United Nations signals change in its Cyprus policy in a blow to Turkey

Nordic Monitor


The United Nations Security Council (UNSC) did not seek the consent of the Turkish Cypriot government for an extension of the UN peacekeeping force in Cyprus (UNFICYP), in contrast to the UN’s established practices.

The resolution, numbered 2843, of the UNSC extending the mandate of the UNFICYP for a period of six months was unanimously adopted at its 8,586th meeting, on July 25, 2019. According to the resolution, the government of Cyprus agreed that “in view of the prevailing conditions on the island it is necessary to keep the UNFICYP beyond 31 July 2019.”

In parallel to the changing positions of its member states, the UNSC resolution itself and remarks put forward by representatives of member states indicate a significant shift in the UN’s Cyprus policy. During the meeting the current system of guarantees, the main component of Turkey’s Cyprus policy, was harshly criticized by a diplomat from the Russian Federation, Turkey’s close ally, Nordic Monitor has learned.

The EU, some of whose members were represented at the UNSC session, recently imposed sanctions on Turkey for its oil and gas exploration and drilling activities in the eastern Mediterranean.

The 15-member UN council further urged the leaders of both communities to resume negotiations to unify the island into a bi-zonal, bi-communal federation with political equality for a sustainable peace; stressed that the current status quo in Cyprus was unsustainable; and called for a reduction of tensions in the eastern Mediterranean and on all parties involved to refrain from any actions or rhetoric that might damage the chances for success.




Minutes of the UNSC meeting revealed that Dimitry Polyanskiy, the first deputy permanent representative of Russia to the UN, described the current system of external security guarantees as “largely anachronistic.” To the Russian diplomat, the participation of the three foreign states, including Turkey, does not help the Cypriots to arrive at an independent settlement for themselves and that the most effective way to ensure the independence, sovereignty and territorial integrity of a united Cyprus would be guarantees from the Security Council. The Russian proposal, if accepted by the UNSC, undermines Turkey’s key role in the solution process.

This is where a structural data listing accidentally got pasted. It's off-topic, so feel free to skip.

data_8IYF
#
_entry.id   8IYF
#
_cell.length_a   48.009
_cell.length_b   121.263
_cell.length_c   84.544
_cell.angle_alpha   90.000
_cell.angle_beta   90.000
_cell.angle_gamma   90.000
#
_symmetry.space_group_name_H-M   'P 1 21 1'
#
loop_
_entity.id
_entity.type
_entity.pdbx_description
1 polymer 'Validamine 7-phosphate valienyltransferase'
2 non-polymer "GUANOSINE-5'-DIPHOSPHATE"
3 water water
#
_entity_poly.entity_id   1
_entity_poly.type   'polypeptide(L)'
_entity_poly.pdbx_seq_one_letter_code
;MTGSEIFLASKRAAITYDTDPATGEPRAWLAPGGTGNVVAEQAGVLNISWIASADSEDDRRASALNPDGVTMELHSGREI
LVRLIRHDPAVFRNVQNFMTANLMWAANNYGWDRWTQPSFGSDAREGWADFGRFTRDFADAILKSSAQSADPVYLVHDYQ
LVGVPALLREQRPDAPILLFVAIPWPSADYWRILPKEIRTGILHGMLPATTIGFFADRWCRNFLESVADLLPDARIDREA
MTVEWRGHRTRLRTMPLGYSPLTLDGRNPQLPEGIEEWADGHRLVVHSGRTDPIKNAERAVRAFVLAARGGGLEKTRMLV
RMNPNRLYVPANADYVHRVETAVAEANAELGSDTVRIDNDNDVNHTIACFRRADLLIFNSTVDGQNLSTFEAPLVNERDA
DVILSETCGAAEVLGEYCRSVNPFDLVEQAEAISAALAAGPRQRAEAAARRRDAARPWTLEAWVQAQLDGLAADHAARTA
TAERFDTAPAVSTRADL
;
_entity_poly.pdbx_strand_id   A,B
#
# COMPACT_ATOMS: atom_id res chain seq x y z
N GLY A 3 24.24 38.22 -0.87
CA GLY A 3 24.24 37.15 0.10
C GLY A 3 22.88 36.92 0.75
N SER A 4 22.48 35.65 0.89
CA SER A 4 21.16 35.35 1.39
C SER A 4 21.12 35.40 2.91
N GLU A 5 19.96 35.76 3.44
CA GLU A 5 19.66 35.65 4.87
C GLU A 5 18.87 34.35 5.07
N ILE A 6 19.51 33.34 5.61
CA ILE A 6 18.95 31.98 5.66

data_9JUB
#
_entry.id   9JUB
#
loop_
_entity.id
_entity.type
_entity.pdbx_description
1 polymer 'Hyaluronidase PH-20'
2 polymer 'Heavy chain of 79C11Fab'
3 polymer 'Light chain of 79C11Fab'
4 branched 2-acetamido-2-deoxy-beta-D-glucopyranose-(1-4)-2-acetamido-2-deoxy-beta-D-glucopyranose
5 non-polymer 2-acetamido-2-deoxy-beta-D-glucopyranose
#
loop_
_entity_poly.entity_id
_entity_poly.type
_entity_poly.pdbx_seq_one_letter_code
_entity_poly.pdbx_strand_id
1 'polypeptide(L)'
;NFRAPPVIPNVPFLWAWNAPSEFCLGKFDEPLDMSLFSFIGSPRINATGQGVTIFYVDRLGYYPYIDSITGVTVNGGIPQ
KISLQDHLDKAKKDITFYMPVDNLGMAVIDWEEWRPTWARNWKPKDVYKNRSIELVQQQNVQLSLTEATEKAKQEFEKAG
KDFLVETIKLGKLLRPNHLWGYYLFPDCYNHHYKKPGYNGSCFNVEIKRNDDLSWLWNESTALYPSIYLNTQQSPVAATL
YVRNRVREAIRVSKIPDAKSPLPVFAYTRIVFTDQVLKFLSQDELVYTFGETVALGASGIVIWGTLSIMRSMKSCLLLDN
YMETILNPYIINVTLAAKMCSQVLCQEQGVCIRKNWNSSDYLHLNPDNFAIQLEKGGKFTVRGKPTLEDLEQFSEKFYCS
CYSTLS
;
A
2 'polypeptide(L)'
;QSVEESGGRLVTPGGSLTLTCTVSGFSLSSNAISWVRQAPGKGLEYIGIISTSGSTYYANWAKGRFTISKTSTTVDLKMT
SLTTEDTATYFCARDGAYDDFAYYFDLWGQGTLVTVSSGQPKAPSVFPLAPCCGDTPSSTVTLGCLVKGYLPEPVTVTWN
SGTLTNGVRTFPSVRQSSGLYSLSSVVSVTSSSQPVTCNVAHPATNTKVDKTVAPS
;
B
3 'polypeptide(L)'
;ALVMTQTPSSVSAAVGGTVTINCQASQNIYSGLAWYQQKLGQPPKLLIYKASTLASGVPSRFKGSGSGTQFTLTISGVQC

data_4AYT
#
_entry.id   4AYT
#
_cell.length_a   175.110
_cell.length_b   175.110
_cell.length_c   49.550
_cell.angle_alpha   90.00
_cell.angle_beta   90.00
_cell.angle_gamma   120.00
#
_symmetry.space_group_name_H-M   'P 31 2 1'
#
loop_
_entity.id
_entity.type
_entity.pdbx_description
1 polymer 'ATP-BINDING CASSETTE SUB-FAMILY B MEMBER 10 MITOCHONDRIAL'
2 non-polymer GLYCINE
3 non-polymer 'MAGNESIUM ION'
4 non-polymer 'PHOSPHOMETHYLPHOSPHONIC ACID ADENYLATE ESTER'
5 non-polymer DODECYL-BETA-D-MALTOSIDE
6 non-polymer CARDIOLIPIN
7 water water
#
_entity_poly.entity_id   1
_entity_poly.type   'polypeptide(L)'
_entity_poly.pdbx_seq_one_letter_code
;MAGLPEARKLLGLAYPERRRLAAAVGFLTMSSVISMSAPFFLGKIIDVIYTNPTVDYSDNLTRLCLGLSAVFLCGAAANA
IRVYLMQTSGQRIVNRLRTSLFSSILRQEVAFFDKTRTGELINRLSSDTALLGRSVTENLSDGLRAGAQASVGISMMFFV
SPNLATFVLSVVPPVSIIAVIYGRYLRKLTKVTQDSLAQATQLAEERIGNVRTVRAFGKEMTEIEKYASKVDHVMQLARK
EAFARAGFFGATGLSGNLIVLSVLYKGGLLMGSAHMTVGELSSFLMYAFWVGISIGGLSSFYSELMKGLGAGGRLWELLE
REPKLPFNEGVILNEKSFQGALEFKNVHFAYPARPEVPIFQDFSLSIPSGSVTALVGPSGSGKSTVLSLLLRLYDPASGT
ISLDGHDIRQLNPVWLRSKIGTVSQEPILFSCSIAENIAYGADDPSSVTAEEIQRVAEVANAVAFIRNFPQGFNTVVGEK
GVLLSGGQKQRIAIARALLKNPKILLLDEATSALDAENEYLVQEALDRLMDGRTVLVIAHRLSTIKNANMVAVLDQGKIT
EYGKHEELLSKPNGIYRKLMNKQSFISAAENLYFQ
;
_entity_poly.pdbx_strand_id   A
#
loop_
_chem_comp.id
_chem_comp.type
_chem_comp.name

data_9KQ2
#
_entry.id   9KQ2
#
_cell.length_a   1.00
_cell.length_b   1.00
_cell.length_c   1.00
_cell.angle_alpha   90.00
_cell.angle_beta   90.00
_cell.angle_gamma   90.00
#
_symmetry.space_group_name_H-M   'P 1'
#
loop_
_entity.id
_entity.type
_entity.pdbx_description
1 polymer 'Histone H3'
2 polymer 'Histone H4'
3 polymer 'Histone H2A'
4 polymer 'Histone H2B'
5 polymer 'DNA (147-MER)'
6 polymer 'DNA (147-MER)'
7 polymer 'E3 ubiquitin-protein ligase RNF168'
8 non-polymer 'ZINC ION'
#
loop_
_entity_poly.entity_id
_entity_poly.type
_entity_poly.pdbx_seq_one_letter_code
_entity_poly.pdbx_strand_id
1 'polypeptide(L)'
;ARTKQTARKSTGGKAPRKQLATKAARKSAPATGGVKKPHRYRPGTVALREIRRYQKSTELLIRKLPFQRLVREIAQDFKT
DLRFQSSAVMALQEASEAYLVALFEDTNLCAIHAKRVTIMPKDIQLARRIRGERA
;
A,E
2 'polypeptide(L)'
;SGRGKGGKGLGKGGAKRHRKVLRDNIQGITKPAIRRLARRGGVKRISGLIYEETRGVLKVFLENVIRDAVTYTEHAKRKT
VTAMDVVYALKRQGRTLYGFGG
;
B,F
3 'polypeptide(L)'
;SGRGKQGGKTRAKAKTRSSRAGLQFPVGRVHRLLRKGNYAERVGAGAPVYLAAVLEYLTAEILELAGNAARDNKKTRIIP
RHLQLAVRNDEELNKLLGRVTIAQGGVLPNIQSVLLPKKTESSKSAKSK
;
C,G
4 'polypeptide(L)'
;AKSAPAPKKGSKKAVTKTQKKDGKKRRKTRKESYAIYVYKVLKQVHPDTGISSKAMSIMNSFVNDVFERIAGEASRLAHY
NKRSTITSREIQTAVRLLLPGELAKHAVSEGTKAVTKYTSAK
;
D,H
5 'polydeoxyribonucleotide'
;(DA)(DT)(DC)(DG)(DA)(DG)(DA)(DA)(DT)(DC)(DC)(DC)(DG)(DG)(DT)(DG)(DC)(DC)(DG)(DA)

The Turkish Foreign Ministry in a press release reacted to the resolution and urged the UN to follow established rules and procedures. However, the official statement failed to touch on the Russian intervention proposing to change the current power structure set up in the 1960s in Cyprus. The foreign ministry alleged that the UNSC drafted the mandate “in a way to straitjacket all parties to discuss different alternatives for a negotiated settlement.”

Ten days before adoption of Resolution 2843, the EU states had agreed on political and financial sanctions against Turkey after it went ahead with drilling operations off Cyprus despite warnings from European leaders. On July 15, 2019 the EU Foreign Affairs Council decided to suspend negotiations on the Comprehensive Air Transport Agreement and to not engage in bilateral high-level dialogue, including the annual Association Council meeting. Moreover, it invited the European Investment Bank to review its lending activities in Turkey and endorsed the EU Commission’s now-implemented proposal to reduce pre-accession assistance to Turkey for 2020.




However, the Turkish Foreign Ministry in a subsequently issued statement promised to continue with the drilling, saying the actions are aimed at safeguarding the rights of Turkish Cypriots to the natural resources off the coast of the island. Ankara’s communiqué added: “The decisions taken by the EU council will in no way affect our country’s determination in continuing hydrocarbon activities in the East Mediterranean.” Turkey also vowed to send a fourth ship to join three other Turkish vessels in the region.

After independence in 1960, Cyprus, Greece, Turkey and the United Kingdom entered into a treaty to guarantee the basic provisions of the constitution and the territorial integrity and sovereignty of Cyprus. A series of constitutional crises resulted in the outbreak of inter-communal violence in December 1963. After all attempts to restore peace failed, the UNSC unanimously adopted Resolution 186 (1964), which recommended the establishment of the UNFICYP. Following reports every June and December of the UN secretary-general to the council about the status of the Cyprus conflict and the UN peacekeeping force, the council has consistently renewed the mandate.

Relations between the two sides in Cyprus came to a head in July 1974 when the military junta that was ruling Greece at the time staged a coup d’état so it could annex Cyprus as part of Greece. Turkey responded to the attempt and captured the northern part of the island by referring to the 1960 Treaty of Guarantee. Turkey recognizes northern Cyprus, which takes up around 36 percent of the island’s landmass, as the Turkish Republic of Northern Cyprus (KKTC). But the UN recognizes it as a territory of the Republic of Cyprus currently under Turkish occupation.

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